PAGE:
Why is it called IPL? Or intense pulsed light therapy?
IPL is a non-laser, broad wavelength, high-intensity flash of light that is applied to the skin while the intensity, duration and wavelength is delivered in staged pulses based on skin type and treatment goals. Thus the abbreviation IPL for Intense Pulse Light.
What are some of the other major try treatments compared to IPL?
I would liken it to Lipiflow, which is designed to heat/break up the thickened meibum and express it forward through the glands. IPL requires manual gland expressions, which is a big difference in comfort for the patient.
How does light therapy compare to radio frequency therapy?
Both treatments are designed to provide aesthetic benefits to patients and treat underlying MGD. Radio Frequency therapy treats MGD by turning kinetic energy into thermal energy, thus delivering heat to the deeper dermis, liquifying the thickened meibum for expression. RF also stimulates and remodels the collagen of the treated area somewhat like IPL treatments. RF therapy is also painless, and may cause temporary redness and or swelling.
Is this something found at an optometrist’s office?
IPL’s may be found in a dermatology practice or cosmetic surgeons offices due to its use for aesthetics and rosacea treatments.
Do most optometrists treat their patients directly with IPL or do their technicians?
I have only seen doctors perform this on their respective patients, not technicians.
What are the risks of undergoing an IPL treatment?
Sunburn is the most likely risk, but if properly covered with a high SPF sunblock, sunglasses, and visor/hat, that risk should be minimized.
Patients may experience redness, swelling, bruising, and possibly discomfort. All of these risks can be minimalized with cooling and soothing creams.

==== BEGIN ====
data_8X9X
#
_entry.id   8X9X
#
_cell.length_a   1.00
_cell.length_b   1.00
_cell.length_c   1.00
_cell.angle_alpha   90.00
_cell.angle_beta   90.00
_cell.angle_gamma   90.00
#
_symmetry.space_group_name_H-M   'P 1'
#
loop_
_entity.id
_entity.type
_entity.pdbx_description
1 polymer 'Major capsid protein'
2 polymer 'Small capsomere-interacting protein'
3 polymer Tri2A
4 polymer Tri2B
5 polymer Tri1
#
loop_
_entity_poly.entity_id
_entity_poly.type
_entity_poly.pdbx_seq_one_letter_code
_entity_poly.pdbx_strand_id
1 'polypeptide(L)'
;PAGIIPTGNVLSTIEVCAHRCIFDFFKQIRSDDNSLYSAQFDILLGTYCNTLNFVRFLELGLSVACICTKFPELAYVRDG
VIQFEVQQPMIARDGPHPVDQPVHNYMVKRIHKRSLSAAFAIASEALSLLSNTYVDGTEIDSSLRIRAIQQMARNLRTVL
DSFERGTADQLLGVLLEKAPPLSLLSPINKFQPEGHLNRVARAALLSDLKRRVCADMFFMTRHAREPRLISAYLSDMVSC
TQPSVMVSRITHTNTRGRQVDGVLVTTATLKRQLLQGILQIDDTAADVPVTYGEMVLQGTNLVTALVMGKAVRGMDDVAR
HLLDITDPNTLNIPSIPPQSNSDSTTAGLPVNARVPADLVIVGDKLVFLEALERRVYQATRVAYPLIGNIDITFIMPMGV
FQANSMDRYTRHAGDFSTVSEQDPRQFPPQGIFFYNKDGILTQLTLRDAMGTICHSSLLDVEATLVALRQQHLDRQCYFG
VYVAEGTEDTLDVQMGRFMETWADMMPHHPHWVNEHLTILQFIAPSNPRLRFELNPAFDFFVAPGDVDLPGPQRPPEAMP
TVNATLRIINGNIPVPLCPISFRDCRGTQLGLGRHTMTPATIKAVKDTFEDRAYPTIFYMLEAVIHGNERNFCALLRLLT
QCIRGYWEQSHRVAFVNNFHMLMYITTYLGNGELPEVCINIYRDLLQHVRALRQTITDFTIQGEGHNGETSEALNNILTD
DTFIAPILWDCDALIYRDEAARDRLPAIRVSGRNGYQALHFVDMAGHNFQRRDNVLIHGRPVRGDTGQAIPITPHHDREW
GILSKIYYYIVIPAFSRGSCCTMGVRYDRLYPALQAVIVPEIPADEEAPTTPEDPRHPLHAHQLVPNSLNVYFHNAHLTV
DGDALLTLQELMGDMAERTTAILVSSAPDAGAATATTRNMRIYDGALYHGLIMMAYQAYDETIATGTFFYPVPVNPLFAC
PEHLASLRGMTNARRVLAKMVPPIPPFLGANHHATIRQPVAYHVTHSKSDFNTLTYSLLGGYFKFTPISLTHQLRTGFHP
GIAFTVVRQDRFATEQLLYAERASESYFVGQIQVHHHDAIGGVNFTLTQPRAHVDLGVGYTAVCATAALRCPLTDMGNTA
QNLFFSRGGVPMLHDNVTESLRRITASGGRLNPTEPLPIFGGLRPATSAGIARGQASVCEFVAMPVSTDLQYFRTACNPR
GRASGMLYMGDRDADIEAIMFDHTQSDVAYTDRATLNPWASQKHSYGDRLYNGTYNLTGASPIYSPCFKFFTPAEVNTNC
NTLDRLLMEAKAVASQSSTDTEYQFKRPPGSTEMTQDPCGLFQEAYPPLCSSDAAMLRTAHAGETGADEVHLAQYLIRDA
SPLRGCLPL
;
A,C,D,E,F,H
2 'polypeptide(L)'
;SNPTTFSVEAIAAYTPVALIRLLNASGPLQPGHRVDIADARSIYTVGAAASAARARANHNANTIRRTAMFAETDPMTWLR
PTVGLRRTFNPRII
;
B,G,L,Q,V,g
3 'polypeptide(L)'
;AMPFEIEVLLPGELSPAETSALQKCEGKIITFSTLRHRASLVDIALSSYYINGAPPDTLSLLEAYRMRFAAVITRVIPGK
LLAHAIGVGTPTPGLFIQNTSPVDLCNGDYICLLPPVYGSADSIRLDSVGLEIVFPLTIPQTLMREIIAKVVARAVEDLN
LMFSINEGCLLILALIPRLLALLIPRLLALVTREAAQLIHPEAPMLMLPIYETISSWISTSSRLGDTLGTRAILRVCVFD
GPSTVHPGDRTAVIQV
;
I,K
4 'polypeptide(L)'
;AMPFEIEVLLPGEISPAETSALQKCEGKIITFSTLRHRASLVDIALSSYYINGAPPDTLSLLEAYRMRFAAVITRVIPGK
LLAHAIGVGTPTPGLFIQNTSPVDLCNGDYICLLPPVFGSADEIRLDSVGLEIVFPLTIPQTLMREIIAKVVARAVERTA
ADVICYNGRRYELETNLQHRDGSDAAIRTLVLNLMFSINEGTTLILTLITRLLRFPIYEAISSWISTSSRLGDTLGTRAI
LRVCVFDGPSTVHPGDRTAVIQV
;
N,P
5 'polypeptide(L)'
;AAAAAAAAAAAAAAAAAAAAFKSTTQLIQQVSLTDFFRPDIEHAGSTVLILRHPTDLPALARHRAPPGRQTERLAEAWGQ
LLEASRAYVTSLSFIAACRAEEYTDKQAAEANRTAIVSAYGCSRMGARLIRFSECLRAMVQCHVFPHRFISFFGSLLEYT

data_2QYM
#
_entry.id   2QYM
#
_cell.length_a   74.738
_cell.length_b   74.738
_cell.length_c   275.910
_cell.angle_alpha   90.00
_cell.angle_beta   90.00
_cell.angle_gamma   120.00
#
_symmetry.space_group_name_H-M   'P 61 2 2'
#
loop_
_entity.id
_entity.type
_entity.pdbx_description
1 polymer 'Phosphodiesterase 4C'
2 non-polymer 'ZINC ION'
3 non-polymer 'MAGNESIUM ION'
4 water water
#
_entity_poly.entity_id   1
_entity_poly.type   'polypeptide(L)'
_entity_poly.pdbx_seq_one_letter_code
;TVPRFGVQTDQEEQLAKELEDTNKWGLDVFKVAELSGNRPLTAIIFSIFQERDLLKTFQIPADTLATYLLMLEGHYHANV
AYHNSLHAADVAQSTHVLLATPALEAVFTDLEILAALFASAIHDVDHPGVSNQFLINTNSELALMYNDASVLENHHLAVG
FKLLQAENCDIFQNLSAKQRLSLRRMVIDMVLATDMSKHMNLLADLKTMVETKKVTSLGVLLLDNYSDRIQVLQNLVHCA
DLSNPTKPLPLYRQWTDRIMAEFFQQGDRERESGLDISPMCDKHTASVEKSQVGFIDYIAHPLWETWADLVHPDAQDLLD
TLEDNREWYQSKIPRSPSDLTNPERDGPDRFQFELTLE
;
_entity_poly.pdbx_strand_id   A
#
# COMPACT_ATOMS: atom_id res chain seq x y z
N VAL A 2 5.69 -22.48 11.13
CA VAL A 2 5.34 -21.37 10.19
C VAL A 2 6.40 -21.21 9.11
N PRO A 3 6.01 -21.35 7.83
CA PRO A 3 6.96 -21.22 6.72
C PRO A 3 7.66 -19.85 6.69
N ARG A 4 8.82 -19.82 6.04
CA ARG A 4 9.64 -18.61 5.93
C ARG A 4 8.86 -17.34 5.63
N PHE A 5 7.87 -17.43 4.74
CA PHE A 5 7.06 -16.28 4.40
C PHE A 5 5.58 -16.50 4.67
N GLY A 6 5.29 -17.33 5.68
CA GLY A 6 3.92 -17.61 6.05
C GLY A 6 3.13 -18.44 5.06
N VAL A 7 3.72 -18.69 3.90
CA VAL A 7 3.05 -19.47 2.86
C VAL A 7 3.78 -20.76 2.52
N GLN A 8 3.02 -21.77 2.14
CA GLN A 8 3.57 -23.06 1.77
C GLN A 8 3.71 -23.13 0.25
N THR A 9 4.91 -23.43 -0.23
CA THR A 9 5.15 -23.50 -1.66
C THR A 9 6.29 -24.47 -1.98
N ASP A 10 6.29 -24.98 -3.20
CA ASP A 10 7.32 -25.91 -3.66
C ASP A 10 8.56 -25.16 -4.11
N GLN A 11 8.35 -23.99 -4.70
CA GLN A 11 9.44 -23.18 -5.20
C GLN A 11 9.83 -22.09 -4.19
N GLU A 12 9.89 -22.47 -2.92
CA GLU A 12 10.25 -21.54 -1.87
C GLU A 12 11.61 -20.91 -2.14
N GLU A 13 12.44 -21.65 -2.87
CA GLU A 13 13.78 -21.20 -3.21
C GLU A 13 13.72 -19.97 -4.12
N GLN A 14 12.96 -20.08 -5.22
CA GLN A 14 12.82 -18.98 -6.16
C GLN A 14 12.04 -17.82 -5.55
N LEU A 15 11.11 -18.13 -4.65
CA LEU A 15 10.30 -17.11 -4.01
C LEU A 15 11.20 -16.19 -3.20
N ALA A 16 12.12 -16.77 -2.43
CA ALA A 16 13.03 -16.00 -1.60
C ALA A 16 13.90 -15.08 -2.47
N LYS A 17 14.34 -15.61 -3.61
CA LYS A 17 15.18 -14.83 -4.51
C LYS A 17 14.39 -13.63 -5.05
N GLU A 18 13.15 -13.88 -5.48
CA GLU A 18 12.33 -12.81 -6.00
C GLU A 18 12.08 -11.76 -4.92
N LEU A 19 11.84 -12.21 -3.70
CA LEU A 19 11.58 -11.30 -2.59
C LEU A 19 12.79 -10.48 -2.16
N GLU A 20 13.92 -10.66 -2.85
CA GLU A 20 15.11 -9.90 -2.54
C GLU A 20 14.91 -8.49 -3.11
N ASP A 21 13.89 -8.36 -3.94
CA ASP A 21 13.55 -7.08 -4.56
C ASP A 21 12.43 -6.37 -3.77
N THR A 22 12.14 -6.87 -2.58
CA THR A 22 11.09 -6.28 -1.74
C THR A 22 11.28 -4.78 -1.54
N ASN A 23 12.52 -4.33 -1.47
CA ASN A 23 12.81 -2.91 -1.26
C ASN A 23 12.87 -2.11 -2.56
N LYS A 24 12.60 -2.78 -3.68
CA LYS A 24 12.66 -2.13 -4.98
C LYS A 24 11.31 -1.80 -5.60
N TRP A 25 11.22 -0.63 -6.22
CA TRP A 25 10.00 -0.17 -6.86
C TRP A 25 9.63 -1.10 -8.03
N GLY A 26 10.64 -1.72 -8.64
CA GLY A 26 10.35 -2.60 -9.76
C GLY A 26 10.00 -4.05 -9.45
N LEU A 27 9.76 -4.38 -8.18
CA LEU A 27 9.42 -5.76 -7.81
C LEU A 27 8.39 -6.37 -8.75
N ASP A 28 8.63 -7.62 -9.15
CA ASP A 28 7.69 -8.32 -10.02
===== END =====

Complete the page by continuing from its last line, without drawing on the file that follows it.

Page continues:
What are the benefits of having a long-term IPL treatment plan for example three to four treatments over the year?
With IPL you get photocoagulation, photo-modulation and photo-rejuvenation around the eyes. If done in incremental monthly treatments, IPL will treat abnormal blood vessels associated with MGD, as well as maintain a decreased bacterial and demodex mite burden, stimulate stem cells to act and perform more youthfully, and stimulate collagen production.
If IPL is very effective, why don’t other optometrists utilize this technology in their practice? Is it that unique?
IPL equipment has routinely been found in dermatology practices and is used to treat rosacea and acne. Your primary care optometrist does not typically treat those medical issues or do aestethics. Having access to an IPL machine is unique in that it goes hand in hand with a sub-specialty practice like dry eye clinics.
How much does an IPL treatment cost?
IPL’s have to be done over 3-4 sessions for optimum effect. The cost for a series of 4 IPL treatments is $1200. There is only a 1-time treatment thereafter. The usual follow-up treatment is 6-12 months depending on the patient’s response.